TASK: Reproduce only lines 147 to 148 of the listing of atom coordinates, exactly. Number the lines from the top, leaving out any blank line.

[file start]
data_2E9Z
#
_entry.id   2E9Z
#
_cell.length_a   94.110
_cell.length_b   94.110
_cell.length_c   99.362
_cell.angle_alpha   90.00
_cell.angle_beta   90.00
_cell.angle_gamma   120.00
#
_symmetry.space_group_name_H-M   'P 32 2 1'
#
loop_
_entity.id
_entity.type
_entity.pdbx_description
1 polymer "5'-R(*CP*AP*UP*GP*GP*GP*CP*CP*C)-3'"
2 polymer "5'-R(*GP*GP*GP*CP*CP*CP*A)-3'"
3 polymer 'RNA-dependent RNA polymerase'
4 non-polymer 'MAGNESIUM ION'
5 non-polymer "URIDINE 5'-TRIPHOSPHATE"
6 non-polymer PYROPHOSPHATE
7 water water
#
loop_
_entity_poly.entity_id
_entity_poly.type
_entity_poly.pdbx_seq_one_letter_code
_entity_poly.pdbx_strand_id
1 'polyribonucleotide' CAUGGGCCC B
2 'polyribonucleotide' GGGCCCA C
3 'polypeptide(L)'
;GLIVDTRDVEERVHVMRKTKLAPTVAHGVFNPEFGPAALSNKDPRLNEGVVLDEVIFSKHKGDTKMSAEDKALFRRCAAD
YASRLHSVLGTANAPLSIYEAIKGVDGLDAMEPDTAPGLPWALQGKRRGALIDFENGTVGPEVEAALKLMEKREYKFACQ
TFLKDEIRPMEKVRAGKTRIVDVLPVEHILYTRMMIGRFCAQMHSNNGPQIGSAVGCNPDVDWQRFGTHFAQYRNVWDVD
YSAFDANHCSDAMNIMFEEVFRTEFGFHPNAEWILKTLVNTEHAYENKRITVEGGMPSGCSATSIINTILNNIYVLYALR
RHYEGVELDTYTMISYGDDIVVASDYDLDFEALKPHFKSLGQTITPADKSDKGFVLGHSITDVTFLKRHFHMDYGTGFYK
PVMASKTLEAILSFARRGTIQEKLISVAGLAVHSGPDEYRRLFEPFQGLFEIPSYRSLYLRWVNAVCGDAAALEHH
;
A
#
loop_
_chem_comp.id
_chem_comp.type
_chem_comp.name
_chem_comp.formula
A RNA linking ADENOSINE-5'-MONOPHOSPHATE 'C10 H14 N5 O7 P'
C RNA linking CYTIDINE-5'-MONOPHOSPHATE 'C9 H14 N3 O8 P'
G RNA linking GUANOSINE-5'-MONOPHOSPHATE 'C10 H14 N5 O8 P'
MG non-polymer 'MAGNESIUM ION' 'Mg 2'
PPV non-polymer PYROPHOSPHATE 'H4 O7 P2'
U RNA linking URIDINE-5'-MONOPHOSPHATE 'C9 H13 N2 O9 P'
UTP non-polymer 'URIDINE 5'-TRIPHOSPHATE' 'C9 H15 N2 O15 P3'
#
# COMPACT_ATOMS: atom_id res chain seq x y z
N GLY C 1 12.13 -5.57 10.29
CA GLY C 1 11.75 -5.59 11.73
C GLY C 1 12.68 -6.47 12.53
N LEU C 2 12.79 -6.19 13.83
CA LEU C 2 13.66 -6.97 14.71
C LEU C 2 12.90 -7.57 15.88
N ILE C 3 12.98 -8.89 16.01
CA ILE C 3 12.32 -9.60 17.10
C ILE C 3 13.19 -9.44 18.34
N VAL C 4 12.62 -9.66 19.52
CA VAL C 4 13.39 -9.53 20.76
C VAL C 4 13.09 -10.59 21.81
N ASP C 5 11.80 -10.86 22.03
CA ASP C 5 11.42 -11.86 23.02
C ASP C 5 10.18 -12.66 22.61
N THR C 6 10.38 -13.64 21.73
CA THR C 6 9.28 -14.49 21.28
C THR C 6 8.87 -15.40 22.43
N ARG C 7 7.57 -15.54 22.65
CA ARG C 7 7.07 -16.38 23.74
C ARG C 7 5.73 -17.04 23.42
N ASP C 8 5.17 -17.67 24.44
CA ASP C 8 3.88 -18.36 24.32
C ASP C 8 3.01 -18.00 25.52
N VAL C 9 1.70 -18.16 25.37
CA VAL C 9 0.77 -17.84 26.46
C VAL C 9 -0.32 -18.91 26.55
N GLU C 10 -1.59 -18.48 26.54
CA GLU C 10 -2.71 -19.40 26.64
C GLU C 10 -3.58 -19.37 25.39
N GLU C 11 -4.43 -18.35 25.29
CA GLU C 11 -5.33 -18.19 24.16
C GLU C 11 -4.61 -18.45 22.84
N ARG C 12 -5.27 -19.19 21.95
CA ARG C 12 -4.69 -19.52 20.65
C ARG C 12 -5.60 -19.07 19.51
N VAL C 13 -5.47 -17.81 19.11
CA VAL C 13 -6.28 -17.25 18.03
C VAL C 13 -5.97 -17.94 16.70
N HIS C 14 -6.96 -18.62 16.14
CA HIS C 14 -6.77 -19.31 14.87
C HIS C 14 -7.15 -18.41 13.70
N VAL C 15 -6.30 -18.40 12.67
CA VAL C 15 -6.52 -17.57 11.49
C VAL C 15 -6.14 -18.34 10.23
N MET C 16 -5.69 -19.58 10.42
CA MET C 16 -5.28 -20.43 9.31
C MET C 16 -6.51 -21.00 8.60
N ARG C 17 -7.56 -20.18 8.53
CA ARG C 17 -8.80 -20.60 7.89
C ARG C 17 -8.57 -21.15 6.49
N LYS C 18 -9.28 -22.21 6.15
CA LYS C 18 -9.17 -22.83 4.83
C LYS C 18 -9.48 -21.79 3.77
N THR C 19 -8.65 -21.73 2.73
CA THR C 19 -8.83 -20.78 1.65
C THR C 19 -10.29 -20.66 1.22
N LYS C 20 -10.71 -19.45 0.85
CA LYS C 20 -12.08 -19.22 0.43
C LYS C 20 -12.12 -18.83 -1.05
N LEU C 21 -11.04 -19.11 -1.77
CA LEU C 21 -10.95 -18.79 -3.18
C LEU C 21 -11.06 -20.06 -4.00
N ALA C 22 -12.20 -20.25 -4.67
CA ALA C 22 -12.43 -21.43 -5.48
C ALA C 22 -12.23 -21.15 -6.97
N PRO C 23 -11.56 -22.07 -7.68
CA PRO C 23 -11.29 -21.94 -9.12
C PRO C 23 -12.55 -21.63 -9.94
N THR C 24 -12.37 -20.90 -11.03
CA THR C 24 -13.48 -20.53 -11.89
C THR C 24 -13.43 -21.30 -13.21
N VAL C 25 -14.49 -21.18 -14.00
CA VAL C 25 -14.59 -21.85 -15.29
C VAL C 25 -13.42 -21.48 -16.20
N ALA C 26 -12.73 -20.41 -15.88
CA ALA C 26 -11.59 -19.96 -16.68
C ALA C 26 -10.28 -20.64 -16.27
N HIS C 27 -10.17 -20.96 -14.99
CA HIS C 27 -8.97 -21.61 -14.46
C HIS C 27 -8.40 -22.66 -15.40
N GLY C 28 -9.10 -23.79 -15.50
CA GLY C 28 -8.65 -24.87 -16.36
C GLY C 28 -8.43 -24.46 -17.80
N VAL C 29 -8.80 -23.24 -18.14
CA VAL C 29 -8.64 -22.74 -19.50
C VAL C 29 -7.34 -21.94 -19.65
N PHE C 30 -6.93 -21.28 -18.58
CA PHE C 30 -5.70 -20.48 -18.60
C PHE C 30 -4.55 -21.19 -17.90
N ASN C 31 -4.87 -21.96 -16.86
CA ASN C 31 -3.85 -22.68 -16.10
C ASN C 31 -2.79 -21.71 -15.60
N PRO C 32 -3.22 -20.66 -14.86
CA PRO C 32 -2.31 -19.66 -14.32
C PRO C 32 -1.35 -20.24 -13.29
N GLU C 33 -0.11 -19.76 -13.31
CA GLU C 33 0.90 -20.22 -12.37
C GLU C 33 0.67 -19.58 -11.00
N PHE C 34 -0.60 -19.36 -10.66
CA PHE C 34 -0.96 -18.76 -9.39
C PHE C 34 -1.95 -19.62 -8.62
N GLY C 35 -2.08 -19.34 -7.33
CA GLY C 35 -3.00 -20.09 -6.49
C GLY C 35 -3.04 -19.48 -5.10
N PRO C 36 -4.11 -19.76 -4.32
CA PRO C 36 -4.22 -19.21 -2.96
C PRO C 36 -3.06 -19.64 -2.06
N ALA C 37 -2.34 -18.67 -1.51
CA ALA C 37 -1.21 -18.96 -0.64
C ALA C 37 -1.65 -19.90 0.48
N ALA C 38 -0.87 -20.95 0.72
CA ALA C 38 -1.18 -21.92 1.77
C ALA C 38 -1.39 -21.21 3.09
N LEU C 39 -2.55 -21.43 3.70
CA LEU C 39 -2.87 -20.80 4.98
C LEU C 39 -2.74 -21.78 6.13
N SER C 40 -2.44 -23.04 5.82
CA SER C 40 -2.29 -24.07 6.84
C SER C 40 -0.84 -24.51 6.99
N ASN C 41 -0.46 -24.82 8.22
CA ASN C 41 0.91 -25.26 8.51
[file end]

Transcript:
N ASN C 31 -4.87 -21.96 -16.86
CA ASN C 31 -3.85 -22.68 -16.10